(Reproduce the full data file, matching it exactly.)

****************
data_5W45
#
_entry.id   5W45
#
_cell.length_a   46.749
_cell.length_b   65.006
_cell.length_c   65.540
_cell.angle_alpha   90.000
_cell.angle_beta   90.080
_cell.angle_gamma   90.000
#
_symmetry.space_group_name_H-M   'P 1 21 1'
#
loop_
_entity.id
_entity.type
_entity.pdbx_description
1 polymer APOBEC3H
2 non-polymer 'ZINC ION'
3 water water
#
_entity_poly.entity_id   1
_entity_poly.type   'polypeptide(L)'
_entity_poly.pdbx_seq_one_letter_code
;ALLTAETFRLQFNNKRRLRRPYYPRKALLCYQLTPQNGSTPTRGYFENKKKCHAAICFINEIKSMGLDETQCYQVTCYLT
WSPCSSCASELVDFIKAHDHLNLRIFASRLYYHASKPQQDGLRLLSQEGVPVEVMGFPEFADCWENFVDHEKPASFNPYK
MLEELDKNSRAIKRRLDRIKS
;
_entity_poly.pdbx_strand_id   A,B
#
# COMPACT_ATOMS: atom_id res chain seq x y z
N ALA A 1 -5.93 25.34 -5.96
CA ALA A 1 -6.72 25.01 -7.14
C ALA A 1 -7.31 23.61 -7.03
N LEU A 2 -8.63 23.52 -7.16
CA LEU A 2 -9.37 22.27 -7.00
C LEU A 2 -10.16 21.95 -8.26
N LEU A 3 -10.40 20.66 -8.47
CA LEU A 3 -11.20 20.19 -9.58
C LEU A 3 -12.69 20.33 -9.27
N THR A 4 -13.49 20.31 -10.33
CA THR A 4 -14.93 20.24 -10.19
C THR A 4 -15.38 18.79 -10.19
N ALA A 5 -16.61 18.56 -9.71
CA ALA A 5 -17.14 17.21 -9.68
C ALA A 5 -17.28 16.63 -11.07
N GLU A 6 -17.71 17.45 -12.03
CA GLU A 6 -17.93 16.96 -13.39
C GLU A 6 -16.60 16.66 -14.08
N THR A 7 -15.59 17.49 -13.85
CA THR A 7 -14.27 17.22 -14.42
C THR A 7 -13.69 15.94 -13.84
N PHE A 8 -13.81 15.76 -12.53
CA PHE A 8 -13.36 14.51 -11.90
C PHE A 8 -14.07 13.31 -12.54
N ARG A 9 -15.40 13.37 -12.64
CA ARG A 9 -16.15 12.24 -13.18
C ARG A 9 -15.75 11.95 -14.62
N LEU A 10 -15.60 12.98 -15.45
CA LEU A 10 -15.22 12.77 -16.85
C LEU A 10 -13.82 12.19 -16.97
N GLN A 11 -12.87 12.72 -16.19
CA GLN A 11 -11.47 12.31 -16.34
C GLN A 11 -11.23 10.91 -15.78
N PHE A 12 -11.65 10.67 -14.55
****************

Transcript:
data_5W45
#
_entry.id   5W45
#
_cell.length_a   46.749
_cell.length_b   65.006
_cell.length_c   65.540
_cell.angle_alpha   90.000
_cell.angle_beta   90.080
_cell.angle_gamma   90.000
#
_symmetry.space_group_name_H-M   'P 1 21 1'
#
loop_
_entity.id
_entity.type
_entity.pdbx_description
1 polymer APOBEC3H
2 non-polymer 'ZINC ION'
3 water water
#
_entity_poly.entity_id   1
_entity_poly.type   'polypeptide(L)'
_entity_poly.pdbx_seq_one_letter_code
;ALLTAETFRLQFNNKRRLRRPYYPRKALLCYQLTPQNGSTPTRGYFENKKKCHAAICFINEIKSMGLDETQCYQVTCYLT
WSPCSSCASELVDFIKAHDHLNLRIFASRLYYHASKPQQDGLRLLSQEGVPVEVMGFPEFADCWENFVDHEKPASFNPYK
MLEELDKNSRAIKRRLDRIKS
;
_entity_poly.pdbx_strand_id   A,B
#
# COMPACT_ATOMS: atom_id res chain seq x y z
N ALA A 1 -5.93 25.34 -5.96
CA ALA A 1 -6.72 25.01 -7.14
C ALA A 1 -7.31 23.61 -7.03
N LEU A 2 -8.63 23.52 -7.16
CA LEU A 2 -9.37 22.27 -7.00
C LEU A 2 -10.16 21.95 -8.26
N LEU A 3 -10.40 20.66 -8.47
CA LEU A 3 -11.20 20.19 -9.58
C LEU A 3 -12.69 20.33 -9.27
N THR A 4 -13.49 20.31 -10.33
CA THR A 4 -14.93 20.24 -10.19
C THR A 4 -15.38 18.79 -10.19
N ALA A 5 -16.61 18.56 -9.71
CA ALA A 5 -17.14 17.21 -9.68
C ALA A 5 -17.28 16.63 -11.07
N GLU A 6 -17.71 17.45 -12.03
CA GLU A 6 -17.93 16.96 -13.39
C GLU A 6 -16.60 16.66 -14.08
N THR A 7 -15.59 17.49 -13.85
CA THR A 7 -14.27 17.22 -14.42
C THR A 7 -13.69 15.94 -13.84
N PHE A 8 -13.81 15.76 -12.53
CA PHE A 8 -13.36 14.51 -11.90
C PHE A 8 -14.07 13.31 -12.54
N ARG A 9 -15.40 13.37 -12.64
CA ARG A 9 -16.15 12.24 -13.18
C ARG A 9 -15.75 11.95 -14.62
N LEU A 10 -15.60 12.98 -15.45
CA LEU A 10 -15.22 12.77 -16.85
C LEU A 10 -13.82 12.19 -16.97
N GLN A 11 -12.87 12.72 -16.19
CA GLN A 11 -11.47 12.31 -16.34
C GLN A 11 -11.23 10.91 -15.78
N PHE A 12 -11.65 10.67 -14.55